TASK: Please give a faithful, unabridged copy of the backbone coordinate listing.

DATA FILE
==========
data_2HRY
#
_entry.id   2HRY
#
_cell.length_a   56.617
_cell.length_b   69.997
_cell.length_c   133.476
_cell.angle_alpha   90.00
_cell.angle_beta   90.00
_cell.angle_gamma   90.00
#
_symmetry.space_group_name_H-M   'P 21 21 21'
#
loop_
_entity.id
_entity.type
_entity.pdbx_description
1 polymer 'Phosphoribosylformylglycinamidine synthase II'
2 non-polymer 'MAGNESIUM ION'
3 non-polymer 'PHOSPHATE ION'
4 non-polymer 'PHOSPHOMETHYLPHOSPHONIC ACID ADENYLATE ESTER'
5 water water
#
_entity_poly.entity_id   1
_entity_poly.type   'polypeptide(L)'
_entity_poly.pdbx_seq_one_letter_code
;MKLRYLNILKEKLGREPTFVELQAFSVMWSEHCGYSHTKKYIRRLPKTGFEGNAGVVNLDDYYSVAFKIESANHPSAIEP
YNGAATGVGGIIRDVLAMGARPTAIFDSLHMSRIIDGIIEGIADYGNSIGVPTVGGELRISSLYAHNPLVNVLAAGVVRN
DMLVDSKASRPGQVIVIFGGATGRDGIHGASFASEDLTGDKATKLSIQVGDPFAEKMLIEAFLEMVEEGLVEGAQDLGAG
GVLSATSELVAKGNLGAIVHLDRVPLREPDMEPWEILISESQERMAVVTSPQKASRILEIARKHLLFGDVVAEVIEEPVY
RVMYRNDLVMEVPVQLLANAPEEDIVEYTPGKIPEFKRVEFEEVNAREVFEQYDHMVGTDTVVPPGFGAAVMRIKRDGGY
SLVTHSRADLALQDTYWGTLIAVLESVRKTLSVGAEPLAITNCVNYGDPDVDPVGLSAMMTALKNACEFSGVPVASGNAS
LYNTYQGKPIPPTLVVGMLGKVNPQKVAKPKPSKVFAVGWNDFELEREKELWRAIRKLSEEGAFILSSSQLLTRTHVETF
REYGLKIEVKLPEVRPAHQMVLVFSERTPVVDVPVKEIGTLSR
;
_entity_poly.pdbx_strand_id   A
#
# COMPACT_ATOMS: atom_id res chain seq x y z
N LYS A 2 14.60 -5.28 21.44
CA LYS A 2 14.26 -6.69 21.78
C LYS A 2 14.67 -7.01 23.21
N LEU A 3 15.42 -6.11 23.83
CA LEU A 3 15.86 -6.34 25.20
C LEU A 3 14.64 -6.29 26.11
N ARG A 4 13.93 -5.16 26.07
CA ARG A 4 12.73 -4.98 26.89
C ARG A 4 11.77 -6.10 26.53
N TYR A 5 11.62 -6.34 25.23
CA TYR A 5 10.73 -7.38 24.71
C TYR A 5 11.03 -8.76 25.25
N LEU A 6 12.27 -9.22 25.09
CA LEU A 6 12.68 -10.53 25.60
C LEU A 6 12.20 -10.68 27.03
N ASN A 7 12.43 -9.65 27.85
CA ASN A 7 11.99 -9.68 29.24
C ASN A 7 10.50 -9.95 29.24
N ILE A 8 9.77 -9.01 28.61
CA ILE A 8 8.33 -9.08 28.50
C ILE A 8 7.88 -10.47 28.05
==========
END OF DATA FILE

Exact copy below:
data_2HRY
#
_entry.id   2HRY
#
_cell.length_a   56.617
_cell.length_b   69.997
_cell.length_c   133.476
_cell.angle_alpha   90.00
_cell.angle_beta   90.00
_cell.angle_gamma   90.00
#
_symmetry.space_group_name_H-M   'P 21 21 21'
#
loop_
_entity.id
_entity.type
_entity.pdbx_description
1 polymer 'Phosphoribosylformylglycinamidine synthase II'
2 non-polymer 'MAGNESIUM ION'
3 non-polymer 'PHOSPHATE ION'
4 non-polymer 'PHOSPHOMETHYLPHOSPHONIC ACID ADENYLATE ESTER'
5 water water
#
_entity_poly.entity_id   1
_entity_poly.type   'polypeptide(L)'
_entity_poly.pdbx_seq_one_letter_code
;MKLRYLNILKEKLGREPTFVELQAFSVMWSEHCGYSHTKKYIRRLPKTGFEGNAGVVNLDDYYSVAFKIESANHPSAIEP
YNGAATGVGGIIRDVLAMGARPTAIFDSLHMSRIIDGIIEGIADYGNSIGVPTVGGELRISSLYAHNPLVNVLAAGVVRN
DMLVDSKASRPGQVIVIFGGATGRDGIHGASFASEDLTGDKATKLSIQVGDPFAEKMLIEAFLEMVEEGLVEGAQDLGAG
GVLSATSELVAKGNLGAIVHLDRVPLREPDMEPWEILISESQERMAVVTSPQKASRILEIARKHLLFGDVVAEVIEEPVY
RVMYRNDLVMEVPVQLLANAPEEDIVEYTPGKIPEFKRVEFEEVNAREVFEQYDHMVGTDTVVPPGFGAAVMRIKRDGGY
SLVTHSRADLALQDTYWGTLIAVLESVRKTLSVGAEPLAITNCVNYGDPDVDPVGLSAMMTALKNACEFSGVPVASGNAS
LYNTYQGKPIPPTLVVGMLGKVNPQKVAKPKPSKVFAVGWNDFELEREKELWRAIRKLSEEGAFILSSSQLLTRTHVETF
REYGLKIEVKLPEVRPAHQMVLVFSERTPVVDVPVKEIGTLSR
;
_entity_poly.pdbx_strand_id   A
#
# COMPACT_ATOMS: atom_id res chain seq x y z
N LYS A 2 14.60 -5.28 21.44
CA LYS A 2 14.26 -6.69 21.78
C LYS A 2 14.67 -7.01 23.21
N LEU A 3 15.42 -6.11 23.83
CA LEU A 3 15.86 -6.34 25.20
C LEU A 3 14.64 -6.29 26.11
N ARG A 4 13.93 -5.16 26.07
CA ARG A 4 12.73 -4.98 26.89
C ARG A 4 11.77 -6.10 26.53
N TYR A 5 11.62 -6.34 25.23
CA TYR A 5 10.73 -7.38 24.71
C TYR A 5 11.03 -8.76 25.25
N LEU A 6 12.27 -9.22 25.09
CA LEU A 6 12.68 -10.53 25.60
C LEU A 6 12.20 -10.68 27.03
N ASN A 7 12.43 -9.65 27.85
CA ASN A 7 11.99 -9.68 29.24
C ASN A 7 10.50 -9.95 29.24
N ILE A 8 9.77 -9.01 28.61
CA ILE A 8 8.33 -9.08 28.50
C ILE A 8 7.88 -10.47 28.05